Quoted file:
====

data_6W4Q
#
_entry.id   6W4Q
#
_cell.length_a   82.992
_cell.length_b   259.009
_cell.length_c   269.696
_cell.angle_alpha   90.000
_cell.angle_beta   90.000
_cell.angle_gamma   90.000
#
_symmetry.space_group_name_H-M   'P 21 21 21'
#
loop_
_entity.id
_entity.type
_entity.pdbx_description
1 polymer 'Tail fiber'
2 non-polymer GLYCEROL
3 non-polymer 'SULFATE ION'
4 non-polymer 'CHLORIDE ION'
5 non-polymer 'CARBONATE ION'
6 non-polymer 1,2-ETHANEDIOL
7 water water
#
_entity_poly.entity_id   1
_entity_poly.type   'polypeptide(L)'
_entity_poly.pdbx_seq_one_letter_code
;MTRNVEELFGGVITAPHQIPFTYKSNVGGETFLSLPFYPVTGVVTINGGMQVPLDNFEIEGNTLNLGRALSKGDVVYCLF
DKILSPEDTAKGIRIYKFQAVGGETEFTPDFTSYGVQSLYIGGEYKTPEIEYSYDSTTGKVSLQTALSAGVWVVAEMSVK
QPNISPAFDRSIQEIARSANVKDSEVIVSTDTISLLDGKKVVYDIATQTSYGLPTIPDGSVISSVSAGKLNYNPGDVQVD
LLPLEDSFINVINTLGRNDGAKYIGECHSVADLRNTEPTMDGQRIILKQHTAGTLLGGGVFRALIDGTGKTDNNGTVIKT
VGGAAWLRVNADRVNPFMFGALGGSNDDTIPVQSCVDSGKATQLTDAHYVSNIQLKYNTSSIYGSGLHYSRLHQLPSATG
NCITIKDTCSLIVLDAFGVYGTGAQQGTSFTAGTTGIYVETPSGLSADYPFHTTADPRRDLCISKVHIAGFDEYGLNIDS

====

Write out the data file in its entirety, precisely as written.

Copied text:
data_6W4Q
#
_entry.id   6W4Q
#
_cell.length_a   82.992
_cell.length_b   259.009
_cell.length_c   269.696
_cell.angle_alpha   90.000
_cell.angle_beta   90.000
_cell.angle_gamma   90.000
#
_symmetry.space_group_name_H-M   'P 21 21 21'
#
loop_
_entity.id
_entity.type
_entity.pdbx_description
1 polymer 'Tail fiber'
2 non-polymer GLYCEROL
3 non-polymer 'SULFATE ION'
4 non-polymer 'CHLORIDE ION'
5 non-polymer 'CARBONATE ION'
6 non-polymer 1,2-ETHANEDIOL
7 water water
#
_entity_poly.entity_id   1
_entity_poly.type   'polypeptide(L)'
_entity_poly.pdbx_seq_one_letter_code
;MTRNVEELFGGVITAPHQIPFTYKSNVGGETFLSLPFYPVTGVVTINGGMQVPLDNFEIEGNTLNLGRALSKGDVVYCLF
DKILSPEDTAKGIRIYKFQAVGGETEFTPDFTSYGVQSLYIGGEYKTPEIEYSYDSTTGKVSLQTALSAGVWVVAEMSVK
QPNISPAFDRSIQEIARSANVKDSEVIVSTDTISLLDGKKVVYDIATQTSYGLPTIPDGSVISSVSAGKLNYNPGDVQVD
LLPLEDSFINVINTLGRNDGAKYIGECHSVADLRNTEPTMDGQRIILKQHTAGTLLGGGVFRALIDGTGKTDNNGTVIKT
VGGAAWLRVNADRVNPFMFGALGGSNDDTIPVQSCVDSGKATQLTDAHYVSNIQLKYNTSSIYGSGLHYSRLHQLPSATG
NCITIKDTCSLIVLDAFGVYGTGAQQGTSFTAGTTGIYVETPSGLSADYPFHTTADPRRDLCISKVHIAGFDEYGLNIDS